Purpose: This study was designed to determine the prevalence of unsuspected renal artery stenoses (RAS) in patients undergoing arteriography for evaluation of aneurysmal or occlusive vascular disease and whether symptomatic coronary artery disease (CAD) is more prevalent among patients with unsuspected RAS. Methods: We reviewed the arteriograms and medical records of 346 consecutive patients with aortic aneurysms or occlusive disease in whom RAS was unsuspected on clinical grounds. Results: Aortography revealed unsuspected RAS (50% or greater diameter loss) in 98 patients (28%). Patients with RAS had a higher prevalence of mild, controlled hypertension (p < 0.001) and mild renal insufficiency (p < 0.001), but in no case was arteriography obtained to diagnose renovascular hypertension or ischemic nephropathy. Fifty-seven patients (58%) with unsuspected RAS had clinically overt CAD (documented myocardial infarction, positive coronary catheterization, previous coronary revascularization, ischemic electrocardiography changes, or angina pectoris), compared with 96 patients (39%) without RAS (p = 0.002). The correlation between the prevalence of CAD and RAS severity was highly significant (p < 0.001), and the relative odds ratio of CAD was highest for RAS measuring 75% or greater. Stepwise logistic regression analysis demonstrated three variables to be significantly and independently associated with CAD: 75% or greater RAS (p = 0.001), aortic aneurysm disease (p = 0.01), and hypertension (p = 0.001). RAS measuring 75% or greater diameter loss was associated with the highest estimated odds ratio: patients with this degree of RAS had a fourfold increase in the prevalence of clinically overt CAD. We also evaluated the relationship between RAS, mesenteric artery stenosis, and CAD; although RAS was more frequent among patients with mesenteric artery stenoses, mesenteric artery stenoses were not associated with CAD. Conclusions: Unsuspected RAS is common among patients with peripheral vascular disease and should be considered an independent marker for CAD.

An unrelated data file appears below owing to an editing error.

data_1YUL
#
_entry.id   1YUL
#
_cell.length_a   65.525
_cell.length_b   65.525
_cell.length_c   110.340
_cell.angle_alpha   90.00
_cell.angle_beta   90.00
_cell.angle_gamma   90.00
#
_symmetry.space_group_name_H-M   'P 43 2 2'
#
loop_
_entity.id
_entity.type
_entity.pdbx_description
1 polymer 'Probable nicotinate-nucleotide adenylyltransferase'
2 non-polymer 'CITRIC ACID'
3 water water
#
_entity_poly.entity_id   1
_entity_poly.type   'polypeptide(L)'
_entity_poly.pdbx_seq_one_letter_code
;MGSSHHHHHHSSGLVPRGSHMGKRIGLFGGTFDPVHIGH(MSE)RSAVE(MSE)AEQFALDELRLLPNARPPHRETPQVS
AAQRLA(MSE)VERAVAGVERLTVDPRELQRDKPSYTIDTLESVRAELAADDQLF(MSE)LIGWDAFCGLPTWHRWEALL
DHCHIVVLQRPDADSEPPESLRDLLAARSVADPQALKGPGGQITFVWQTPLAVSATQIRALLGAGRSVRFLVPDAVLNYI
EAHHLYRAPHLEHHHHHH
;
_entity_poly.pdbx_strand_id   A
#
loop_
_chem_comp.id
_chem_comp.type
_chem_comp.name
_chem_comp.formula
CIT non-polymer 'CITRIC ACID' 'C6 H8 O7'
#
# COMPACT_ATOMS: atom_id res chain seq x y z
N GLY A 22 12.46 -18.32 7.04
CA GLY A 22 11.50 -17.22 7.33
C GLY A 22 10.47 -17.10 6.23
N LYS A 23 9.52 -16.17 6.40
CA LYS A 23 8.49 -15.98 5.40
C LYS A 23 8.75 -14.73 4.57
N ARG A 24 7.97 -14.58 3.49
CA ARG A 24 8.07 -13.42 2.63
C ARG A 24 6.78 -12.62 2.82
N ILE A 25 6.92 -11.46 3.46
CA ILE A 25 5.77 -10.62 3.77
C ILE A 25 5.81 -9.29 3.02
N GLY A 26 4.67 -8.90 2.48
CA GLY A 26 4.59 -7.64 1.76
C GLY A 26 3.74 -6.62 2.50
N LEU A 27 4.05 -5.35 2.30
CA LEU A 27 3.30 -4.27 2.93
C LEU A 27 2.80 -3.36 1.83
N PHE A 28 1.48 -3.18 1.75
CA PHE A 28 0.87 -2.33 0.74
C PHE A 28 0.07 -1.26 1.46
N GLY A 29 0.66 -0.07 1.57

ASJC Scopus subject areas
- Cardiology and Cardiovascular Medicine